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Jalen Reynolds and the NBA draft: the case for both sides

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Breaking this down Sarah Koenig style.

Jasen Vinlove-USA TODAY Sports

There are plenty of questions to ruminate on between now and early November for the introspective Xavier fan to mull over, but the biggest one by far is that of where Jalen Reynolds's future will take him. Jalen has a year of eligibility left and will graduate this semester, so he theoretically has three options: finish out his career at Xavier, enroll in a graduate program to play at a different school, or hire an agent and go pro either in the NBA/NBDL or abroad. Realistically though, he's not going to grad transfer. That leaves just two options: stick it out at Xavier, or go make some money.

The case for staying

This boils down to one thing: unfinished business. When Jalen committed to Xavier, he said he wanted to help take the Musketeers to the Final Four. He hasn't yet. When he looks at the roster for the 2016-2017 team, he should see that a great team that underperformed in the tournament only lost two players from a rotation that sometimes ran nine or ten guys deep. To mitigate those losses, Xavier brings in a veteran big who is a like-for-like replacement for James Farr and a three-man recruiting class of four-star guys. Add in the anticipated development from the returning players and you've got the basis of a special team.

There's also personal development to consider. When you look at the raw tools Jalen came to campus with, you would hope to see those turned into a refined skill set. By and large, you haven't. Most of his game is still based on overpowering opponents with his sheer physicality or outworking them to get to 50/50 balls on the glass. There's something to be said for that, but you don't see the buffet of moves and counters that you would hope a big man would develop in three seasons of playing ball at the D1 level.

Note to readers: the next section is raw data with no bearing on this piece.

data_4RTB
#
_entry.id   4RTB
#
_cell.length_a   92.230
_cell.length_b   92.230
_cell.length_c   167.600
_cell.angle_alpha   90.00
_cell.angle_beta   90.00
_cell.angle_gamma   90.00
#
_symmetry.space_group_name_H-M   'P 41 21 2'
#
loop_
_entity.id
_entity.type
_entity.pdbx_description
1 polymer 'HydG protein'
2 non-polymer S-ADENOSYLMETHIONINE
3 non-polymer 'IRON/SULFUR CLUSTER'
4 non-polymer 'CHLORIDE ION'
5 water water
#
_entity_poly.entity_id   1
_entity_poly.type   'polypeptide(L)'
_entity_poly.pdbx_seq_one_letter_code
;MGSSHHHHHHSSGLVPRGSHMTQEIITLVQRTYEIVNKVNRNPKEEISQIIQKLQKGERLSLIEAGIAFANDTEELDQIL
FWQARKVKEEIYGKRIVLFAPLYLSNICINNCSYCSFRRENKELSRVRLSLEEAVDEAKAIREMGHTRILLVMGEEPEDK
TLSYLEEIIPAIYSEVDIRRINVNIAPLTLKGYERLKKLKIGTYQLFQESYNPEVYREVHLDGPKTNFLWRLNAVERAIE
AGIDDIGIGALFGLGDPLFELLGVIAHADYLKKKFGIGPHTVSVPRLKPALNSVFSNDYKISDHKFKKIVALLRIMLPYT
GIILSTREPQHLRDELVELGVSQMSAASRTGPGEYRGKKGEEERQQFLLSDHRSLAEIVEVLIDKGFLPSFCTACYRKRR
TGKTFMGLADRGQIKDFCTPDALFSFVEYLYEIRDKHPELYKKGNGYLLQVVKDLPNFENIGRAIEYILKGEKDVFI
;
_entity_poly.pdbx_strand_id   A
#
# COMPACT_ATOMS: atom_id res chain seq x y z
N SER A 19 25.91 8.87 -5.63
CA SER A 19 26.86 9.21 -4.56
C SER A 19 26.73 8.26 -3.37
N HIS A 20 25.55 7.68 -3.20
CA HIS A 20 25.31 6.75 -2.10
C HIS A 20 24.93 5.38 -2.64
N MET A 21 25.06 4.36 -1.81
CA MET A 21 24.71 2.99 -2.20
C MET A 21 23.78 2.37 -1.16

The case for going

Money. Jalen has a leg up on most of his peers financially in that he'll be graduating without any debt, but his current career path is one that has a very limited peak earnings window, and he's already getting really close to being in it. Even if he doesn't make an NBA roster or even get a D-League invite, he's probably turning down six figures in Europe somewhere to come back to Xavier. If he chooses to play out his eligibility, he'll leave school at age 24, a full six years after he left high school. Aside from Tom Callahan, Jr., not many people want to wait that long to start making money.

There's also personal development to consider. When you look at the raw tools Jalen came to campus with, you would hope to see those turned into a refined skill set. By and large, you haven't. If this is where he is now, is it clear at all that another year on campus is going to boost his professional stock? He has been trending very gently upwards as a college player; it's hard to see him suddenly leaping to the level at which he would be a meaningful prospect for a first round pick (and the concomitant guaranteed contract) as a 24-year-old senior.

The verdict

Calling this "the verdict" seems so officious, like I'm about to drop some insider knowledge that isn't fairly reasonable to anyone who has been paying attention. Basically, I think the obvious move for Jalen is to spread his wings and leap from the nest. His career got off to kind of a false start thanks to the NCAA's arcane standards and practices, and it certainly hasn't developed to the ceiling we hoped it would have. For all that though, he has given us some good times here at Xavier. If he comes back for his senior season, I think it will be on the basis of an emotional decision rather than a purely intellectual one.